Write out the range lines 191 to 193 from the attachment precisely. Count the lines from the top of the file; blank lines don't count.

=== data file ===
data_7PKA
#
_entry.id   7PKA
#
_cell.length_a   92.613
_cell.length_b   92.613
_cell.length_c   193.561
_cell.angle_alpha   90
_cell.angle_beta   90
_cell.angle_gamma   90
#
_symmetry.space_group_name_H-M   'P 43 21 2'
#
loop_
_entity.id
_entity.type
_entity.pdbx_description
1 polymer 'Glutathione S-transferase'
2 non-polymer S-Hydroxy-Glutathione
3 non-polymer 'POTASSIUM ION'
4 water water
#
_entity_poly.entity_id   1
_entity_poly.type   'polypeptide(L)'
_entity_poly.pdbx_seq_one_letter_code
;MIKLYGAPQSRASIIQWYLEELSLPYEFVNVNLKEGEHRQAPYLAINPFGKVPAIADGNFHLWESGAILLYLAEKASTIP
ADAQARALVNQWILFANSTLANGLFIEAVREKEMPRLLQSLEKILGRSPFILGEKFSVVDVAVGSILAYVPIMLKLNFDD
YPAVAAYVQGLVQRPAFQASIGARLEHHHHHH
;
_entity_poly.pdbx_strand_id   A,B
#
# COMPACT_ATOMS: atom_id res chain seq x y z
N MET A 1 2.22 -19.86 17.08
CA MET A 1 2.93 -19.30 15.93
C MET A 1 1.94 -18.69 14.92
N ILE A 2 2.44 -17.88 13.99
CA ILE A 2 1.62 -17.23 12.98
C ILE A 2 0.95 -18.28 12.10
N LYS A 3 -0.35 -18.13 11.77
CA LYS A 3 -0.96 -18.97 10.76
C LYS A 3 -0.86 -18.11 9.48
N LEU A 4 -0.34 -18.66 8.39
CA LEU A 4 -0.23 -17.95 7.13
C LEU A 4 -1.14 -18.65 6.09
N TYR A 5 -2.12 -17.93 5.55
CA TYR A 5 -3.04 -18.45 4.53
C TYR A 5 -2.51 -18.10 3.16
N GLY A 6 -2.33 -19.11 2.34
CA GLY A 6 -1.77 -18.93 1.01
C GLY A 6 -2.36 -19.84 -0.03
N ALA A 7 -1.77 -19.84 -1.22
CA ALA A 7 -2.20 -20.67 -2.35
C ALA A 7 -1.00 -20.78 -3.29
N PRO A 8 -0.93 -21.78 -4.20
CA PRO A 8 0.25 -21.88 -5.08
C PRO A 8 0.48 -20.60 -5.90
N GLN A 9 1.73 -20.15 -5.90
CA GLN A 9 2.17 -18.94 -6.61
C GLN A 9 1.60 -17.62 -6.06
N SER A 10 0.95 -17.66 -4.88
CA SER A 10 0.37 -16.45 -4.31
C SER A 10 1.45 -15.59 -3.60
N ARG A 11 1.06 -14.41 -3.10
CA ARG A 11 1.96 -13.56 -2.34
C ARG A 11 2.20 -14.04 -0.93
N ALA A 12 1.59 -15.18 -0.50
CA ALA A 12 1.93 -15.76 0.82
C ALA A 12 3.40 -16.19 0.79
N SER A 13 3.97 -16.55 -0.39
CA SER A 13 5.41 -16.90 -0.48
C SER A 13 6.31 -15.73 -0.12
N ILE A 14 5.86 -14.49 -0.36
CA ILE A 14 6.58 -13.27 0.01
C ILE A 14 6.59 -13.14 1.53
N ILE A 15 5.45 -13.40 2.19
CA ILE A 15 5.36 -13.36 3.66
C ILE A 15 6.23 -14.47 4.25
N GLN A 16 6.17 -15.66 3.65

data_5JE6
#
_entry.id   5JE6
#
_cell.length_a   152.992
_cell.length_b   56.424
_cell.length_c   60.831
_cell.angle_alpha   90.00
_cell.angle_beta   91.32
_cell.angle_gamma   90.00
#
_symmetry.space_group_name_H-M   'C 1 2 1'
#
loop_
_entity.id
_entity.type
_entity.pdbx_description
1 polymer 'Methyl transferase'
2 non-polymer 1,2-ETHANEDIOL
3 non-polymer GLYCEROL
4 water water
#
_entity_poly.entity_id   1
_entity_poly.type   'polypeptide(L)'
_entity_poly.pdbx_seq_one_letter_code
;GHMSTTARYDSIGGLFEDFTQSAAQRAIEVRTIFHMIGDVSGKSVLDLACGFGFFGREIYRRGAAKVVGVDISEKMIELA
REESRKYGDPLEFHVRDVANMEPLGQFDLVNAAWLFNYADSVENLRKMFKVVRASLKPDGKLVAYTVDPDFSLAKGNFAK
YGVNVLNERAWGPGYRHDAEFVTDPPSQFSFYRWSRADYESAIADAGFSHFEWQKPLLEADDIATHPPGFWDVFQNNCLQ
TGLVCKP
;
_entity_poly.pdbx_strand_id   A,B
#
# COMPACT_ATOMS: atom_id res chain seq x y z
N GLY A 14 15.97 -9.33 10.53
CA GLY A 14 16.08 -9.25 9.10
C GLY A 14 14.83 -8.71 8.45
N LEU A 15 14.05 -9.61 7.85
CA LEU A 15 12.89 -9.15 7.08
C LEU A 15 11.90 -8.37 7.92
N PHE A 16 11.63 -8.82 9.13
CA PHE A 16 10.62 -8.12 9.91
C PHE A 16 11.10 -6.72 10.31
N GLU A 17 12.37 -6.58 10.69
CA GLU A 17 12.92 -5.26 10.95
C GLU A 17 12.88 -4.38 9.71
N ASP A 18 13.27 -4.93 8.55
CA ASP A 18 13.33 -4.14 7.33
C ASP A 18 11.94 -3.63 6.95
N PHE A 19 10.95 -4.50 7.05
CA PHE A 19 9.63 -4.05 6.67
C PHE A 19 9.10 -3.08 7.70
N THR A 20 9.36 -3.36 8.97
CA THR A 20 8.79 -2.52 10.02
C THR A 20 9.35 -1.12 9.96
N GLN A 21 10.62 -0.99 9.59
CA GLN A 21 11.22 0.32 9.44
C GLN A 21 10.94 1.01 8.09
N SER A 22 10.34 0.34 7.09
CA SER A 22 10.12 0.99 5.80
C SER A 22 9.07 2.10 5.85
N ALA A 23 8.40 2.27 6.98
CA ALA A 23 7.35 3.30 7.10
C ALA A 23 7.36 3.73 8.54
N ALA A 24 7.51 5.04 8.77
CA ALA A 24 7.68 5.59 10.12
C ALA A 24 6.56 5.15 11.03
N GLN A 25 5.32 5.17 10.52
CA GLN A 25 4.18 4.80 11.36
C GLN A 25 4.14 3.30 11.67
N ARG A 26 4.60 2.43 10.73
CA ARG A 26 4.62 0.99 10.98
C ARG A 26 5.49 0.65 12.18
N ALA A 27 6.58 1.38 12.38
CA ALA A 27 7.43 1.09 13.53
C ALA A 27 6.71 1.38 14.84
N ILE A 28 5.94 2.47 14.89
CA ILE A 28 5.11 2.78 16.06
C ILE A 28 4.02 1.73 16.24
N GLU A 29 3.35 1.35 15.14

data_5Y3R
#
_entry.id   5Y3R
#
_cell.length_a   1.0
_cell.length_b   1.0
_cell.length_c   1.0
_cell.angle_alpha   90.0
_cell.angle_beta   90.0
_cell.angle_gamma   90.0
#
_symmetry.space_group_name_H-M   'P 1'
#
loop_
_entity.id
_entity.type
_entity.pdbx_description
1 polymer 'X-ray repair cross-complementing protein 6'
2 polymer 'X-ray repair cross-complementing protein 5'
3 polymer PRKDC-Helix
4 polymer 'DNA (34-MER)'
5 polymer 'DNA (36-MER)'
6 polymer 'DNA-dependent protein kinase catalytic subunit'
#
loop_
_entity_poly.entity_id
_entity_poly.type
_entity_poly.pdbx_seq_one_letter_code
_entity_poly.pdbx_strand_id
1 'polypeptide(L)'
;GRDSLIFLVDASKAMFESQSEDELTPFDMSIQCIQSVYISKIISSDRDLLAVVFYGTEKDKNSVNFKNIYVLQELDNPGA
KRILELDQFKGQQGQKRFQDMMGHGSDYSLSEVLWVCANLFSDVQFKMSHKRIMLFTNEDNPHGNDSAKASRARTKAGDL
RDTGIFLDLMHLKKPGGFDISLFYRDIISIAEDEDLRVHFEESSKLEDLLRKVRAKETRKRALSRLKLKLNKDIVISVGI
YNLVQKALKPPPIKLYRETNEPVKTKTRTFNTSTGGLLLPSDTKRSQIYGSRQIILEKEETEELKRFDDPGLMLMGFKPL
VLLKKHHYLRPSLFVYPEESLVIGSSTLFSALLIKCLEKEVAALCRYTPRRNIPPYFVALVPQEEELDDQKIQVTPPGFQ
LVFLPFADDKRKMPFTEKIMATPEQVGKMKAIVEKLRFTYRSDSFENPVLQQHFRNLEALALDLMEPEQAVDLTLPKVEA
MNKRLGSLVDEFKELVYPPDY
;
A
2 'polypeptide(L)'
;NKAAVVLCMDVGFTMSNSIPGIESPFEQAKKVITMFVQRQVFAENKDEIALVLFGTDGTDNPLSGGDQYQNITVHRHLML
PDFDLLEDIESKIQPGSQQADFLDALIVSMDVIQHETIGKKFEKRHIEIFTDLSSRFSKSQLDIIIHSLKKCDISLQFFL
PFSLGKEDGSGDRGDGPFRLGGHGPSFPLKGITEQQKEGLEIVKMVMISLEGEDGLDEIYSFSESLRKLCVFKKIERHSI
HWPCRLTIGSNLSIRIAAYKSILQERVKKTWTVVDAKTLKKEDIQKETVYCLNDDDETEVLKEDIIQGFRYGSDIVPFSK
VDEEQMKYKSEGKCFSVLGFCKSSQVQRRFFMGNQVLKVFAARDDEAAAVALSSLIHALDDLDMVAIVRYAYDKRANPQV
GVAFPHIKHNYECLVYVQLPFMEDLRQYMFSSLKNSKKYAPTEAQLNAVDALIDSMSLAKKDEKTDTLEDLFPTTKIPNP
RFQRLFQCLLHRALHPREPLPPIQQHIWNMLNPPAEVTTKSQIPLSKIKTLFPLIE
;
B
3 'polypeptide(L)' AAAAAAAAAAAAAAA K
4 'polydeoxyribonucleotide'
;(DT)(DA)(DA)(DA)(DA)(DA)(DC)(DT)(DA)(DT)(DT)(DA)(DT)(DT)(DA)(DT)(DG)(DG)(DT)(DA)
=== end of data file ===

YNLVQKALKPPPIKLYRETNEPVKTKTRTFNTSTGGLLLPSDTKRSQIYGSRQIILEKEETEELKRFDDPGLMLMGFKPL
VLLKKHHYLRPSLFVYPEESLVIGSSTLFSALLIKCLEKEVAALCRYTPRRNIPPYFVALVPQEEELDDQKIQVTPPGFQ
LVFLPFADDKRKMPFTEKIMATPEQVGKMKAIVEKLRFTYRSDSFENPVLQQHFRNLEALALDLMEPEQAVDLTLPKVEA